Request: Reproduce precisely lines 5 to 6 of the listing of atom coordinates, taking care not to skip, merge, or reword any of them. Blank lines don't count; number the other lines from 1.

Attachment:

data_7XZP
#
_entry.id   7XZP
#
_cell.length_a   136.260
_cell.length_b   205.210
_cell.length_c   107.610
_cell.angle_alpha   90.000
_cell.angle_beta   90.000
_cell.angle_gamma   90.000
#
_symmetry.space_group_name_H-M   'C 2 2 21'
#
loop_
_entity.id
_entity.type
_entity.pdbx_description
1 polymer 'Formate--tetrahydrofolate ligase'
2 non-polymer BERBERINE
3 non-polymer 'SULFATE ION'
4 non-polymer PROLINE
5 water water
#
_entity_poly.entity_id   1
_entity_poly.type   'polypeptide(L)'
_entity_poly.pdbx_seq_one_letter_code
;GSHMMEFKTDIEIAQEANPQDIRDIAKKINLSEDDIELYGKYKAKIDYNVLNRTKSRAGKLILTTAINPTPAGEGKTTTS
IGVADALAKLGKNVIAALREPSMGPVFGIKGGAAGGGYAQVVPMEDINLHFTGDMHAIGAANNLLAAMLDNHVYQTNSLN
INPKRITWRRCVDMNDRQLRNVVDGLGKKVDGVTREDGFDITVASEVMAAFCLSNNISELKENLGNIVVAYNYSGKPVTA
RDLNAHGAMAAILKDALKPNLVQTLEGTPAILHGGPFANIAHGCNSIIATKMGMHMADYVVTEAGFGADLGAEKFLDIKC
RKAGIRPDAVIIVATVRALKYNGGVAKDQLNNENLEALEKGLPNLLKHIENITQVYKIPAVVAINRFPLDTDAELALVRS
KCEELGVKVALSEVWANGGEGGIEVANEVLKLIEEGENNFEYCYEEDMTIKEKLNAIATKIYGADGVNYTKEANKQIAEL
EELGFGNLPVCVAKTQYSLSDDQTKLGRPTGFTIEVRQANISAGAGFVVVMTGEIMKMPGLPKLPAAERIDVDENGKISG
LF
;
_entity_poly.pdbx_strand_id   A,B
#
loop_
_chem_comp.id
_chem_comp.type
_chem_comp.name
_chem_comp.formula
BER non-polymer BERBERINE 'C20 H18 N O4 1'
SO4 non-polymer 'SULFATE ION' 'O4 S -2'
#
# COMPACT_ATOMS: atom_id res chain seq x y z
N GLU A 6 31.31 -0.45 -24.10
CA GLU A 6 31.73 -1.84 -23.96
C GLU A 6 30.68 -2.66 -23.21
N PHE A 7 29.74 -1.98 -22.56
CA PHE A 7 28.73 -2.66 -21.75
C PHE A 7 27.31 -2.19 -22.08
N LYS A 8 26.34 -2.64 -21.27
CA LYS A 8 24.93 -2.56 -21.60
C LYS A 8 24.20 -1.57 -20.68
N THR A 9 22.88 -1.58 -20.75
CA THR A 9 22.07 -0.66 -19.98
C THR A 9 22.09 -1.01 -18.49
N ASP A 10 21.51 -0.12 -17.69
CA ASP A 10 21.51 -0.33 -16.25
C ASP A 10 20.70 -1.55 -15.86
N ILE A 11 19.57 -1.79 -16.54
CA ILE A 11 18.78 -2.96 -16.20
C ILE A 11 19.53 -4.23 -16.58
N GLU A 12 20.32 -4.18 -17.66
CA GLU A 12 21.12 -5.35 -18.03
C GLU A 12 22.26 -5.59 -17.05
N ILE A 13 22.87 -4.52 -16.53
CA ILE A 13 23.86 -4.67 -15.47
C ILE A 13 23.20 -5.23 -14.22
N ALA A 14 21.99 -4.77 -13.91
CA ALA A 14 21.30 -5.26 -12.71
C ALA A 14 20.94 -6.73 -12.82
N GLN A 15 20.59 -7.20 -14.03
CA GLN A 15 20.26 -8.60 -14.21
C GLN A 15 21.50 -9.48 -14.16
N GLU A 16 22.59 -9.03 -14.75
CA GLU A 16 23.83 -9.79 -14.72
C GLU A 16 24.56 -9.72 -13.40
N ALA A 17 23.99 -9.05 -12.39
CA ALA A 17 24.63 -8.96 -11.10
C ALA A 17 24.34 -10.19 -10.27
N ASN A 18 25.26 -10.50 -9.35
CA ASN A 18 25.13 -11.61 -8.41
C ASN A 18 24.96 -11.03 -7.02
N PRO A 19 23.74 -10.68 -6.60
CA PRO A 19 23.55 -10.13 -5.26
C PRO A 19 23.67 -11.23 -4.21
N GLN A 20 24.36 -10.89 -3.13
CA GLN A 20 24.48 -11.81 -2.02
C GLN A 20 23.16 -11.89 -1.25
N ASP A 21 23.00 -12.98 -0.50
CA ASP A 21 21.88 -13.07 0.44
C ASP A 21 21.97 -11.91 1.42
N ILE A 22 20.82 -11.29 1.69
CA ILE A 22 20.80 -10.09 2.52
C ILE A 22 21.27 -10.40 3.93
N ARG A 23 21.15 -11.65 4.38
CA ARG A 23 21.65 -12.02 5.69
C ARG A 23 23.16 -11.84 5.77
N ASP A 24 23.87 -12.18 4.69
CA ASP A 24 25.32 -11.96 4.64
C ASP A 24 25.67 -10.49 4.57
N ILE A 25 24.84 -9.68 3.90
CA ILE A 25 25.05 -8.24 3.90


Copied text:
_cell.length_a   136.260
_cell.length_b   205.210